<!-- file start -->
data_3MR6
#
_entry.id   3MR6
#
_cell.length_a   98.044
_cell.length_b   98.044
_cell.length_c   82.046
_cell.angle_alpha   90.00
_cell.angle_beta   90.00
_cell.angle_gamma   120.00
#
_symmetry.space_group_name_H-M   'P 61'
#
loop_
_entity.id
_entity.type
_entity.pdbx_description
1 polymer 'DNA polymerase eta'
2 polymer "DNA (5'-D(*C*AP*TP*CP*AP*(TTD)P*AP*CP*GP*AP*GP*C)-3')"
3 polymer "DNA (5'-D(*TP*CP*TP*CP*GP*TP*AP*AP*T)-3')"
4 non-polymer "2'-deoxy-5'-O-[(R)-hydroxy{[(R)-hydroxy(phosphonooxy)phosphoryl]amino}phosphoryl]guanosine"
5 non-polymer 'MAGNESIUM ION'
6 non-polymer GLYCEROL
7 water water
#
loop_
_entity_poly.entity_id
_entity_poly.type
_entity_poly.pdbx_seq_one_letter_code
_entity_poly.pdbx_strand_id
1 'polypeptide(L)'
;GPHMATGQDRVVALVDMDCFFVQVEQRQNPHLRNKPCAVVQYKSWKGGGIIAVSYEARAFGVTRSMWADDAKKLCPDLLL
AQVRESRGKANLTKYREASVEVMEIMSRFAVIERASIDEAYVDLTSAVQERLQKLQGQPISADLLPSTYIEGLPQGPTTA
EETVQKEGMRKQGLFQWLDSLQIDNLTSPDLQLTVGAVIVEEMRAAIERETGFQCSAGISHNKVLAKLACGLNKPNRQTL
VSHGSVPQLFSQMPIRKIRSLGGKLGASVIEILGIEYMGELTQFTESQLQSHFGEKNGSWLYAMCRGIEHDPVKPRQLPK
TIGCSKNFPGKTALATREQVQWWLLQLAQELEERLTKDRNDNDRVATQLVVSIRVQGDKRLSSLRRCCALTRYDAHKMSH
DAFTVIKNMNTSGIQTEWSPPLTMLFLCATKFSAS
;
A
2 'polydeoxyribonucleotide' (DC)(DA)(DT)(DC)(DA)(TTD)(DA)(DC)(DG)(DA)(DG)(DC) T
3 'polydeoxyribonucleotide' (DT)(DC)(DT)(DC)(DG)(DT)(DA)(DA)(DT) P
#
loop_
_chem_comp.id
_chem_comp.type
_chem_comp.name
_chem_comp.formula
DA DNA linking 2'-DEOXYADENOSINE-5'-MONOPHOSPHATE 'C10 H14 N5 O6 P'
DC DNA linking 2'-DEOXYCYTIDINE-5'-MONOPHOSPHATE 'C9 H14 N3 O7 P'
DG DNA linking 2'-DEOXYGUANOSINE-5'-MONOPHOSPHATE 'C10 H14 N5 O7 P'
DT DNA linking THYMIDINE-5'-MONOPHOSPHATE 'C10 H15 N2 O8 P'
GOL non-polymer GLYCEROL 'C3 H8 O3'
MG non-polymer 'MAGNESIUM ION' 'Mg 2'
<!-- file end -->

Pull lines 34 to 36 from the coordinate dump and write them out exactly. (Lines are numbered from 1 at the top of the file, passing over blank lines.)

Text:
EETVQKEGMRKQGLFQWLDSLQIDNLTSPDLQLTVGAVIVEEMRAAIERETGFQCSAGISHNKVLAKLACGLNKPNRQTL
VSHGSVPQLFSQMPIRKIRSLGGKLGASVIEILGIEYMGELTQFTESQLQSHFGEKNGSWLYAMCRGIEHDPVKPRQLPK
TIGCSKNFPGKTALATREQVQWWLLQLAQELEERLTKDRNDNDRVATQLVVSIRVQGDKRLSSLRRCCALTRYDAHKMSH